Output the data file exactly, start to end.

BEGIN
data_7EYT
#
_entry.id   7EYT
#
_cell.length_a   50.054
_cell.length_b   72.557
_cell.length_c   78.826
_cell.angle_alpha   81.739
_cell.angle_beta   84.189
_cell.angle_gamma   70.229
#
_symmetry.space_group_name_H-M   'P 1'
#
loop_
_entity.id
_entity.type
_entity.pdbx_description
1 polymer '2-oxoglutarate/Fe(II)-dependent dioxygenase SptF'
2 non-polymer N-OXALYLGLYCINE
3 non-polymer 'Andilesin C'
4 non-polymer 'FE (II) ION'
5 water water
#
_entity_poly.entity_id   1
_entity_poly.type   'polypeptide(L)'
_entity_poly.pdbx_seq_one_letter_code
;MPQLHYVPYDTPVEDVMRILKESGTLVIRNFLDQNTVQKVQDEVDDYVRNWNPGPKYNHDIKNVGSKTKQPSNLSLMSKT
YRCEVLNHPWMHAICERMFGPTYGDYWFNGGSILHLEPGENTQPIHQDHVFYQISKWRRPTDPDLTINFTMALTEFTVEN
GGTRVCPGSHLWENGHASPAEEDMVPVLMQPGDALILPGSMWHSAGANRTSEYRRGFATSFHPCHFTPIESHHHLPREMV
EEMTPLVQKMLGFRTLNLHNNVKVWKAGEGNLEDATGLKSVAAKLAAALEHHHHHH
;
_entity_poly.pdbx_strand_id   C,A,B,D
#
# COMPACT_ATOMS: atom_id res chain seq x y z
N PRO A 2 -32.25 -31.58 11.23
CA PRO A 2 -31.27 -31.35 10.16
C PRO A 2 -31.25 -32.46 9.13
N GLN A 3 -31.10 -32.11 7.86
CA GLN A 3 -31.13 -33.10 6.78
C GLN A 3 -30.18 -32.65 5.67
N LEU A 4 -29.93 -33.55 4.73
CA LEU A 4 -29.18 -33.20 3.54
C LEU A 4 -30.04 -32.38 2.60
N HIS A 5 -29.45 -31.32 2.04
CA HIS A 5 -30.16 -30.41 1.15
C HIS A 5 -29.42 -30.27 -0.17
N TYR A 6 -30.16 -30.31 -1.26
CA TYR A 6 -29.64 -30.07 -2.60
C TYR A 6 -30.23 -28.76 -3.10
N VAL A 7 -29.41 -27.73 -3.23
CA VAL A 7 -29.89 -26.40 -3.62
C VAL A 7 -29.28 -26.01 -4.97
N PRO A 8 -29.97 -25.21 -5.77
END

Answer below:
data_7EYT
#
_entry.id   7EYT
#
_cell.length_a   50.054
_cell.length_b   72.557
_cell.length_c   78.826
_cell.angle_alpha   81.739
_cell.angle_beta   84.189
_cell.angle_gamma   70.229
#
_symmetry.space_group_name_H-M   'P 1'
#
loop_
_entity.id
_entity.type
_entity.pdbx_description
1 polymer '2-oxoglutarate/Fe(II)-dependent dioxygenase SptF'
2 non-polymer N-OXALYLGLYCINE
3 non-polymer 'Andilesin C'
4 non-polymer 'FE (II) ION'
5 water water
#
_entity_poly.entity_id   1
_entity_poly.type   'polypeptide(L)'
_entity_poly.pdbx_seq_one_letter_code
;MPQLHYVPYDTPVEDVMRILKESGTLVIRNFLDQNTVQKVQDEVDDYVRNWNPGPKYNHDIKNVGSKTKQPSNLSLMSKT
YRCEVLNHPWMHAICERMFGPTYGDYWFNGGSILHLEPGENTQPIHQDHVFYQISKWRRPTDPDLTINFTMALTEFTVEN
GGTRVCPGSHLWENGHASPAEEDMVPVLMQPGDALILPGSMWHSAGANRTSEYRRGFATSFHPCHFTPIESHHHLPREMV
EEMTPLVQKMLGFRTLNLHNNVKVWKAGEGNLEDATGLKSVAAKLAAALEHHHHHH
;
_entity_poly.pdbx_strand_id   C,A,B,D
#
# COMPACT_ATOMS: atom_id res chain seq x y z
N PRO A 2 -32.25 -31.58 11.23
CA PRO A 2 -31.27 -31.35 10.16
C PRO A 2 -31.25 -32.46 9.13
N GLN A 3 -31.10 -32.11 7.86
CA GLN A 3 -31.13 -33.10 6.78
C GLN A 3 -30.18 -32.65 5.67
N LEU A 4 -29.93 -33.55 4.73
CA LEU A 4 -29.18 -33.20 3.54
C LEU A 4 -30.04 -32.38 2.60
N HIS A 5 -29.45 -31.32 2.04
CA HIS A 5 -30.16 -30.41 1.15
C HIS A 5 -29.42 -30.27 -0.17
N TYR A 6 -30.16 -30.31 -1.26
CA TYR A 6 -29.64 -30.07 -2.60
C TYR A 6 -30.23 -28.76 -3.10
N VAL A 7 -29.41 -27.73 -3.23
CA VAL A 7 -29.89 -26.40 -3.62
C VAL A 7 -29.28 -26.01 -4.97
N PRO A 8 -29.97 -25.21 -5.77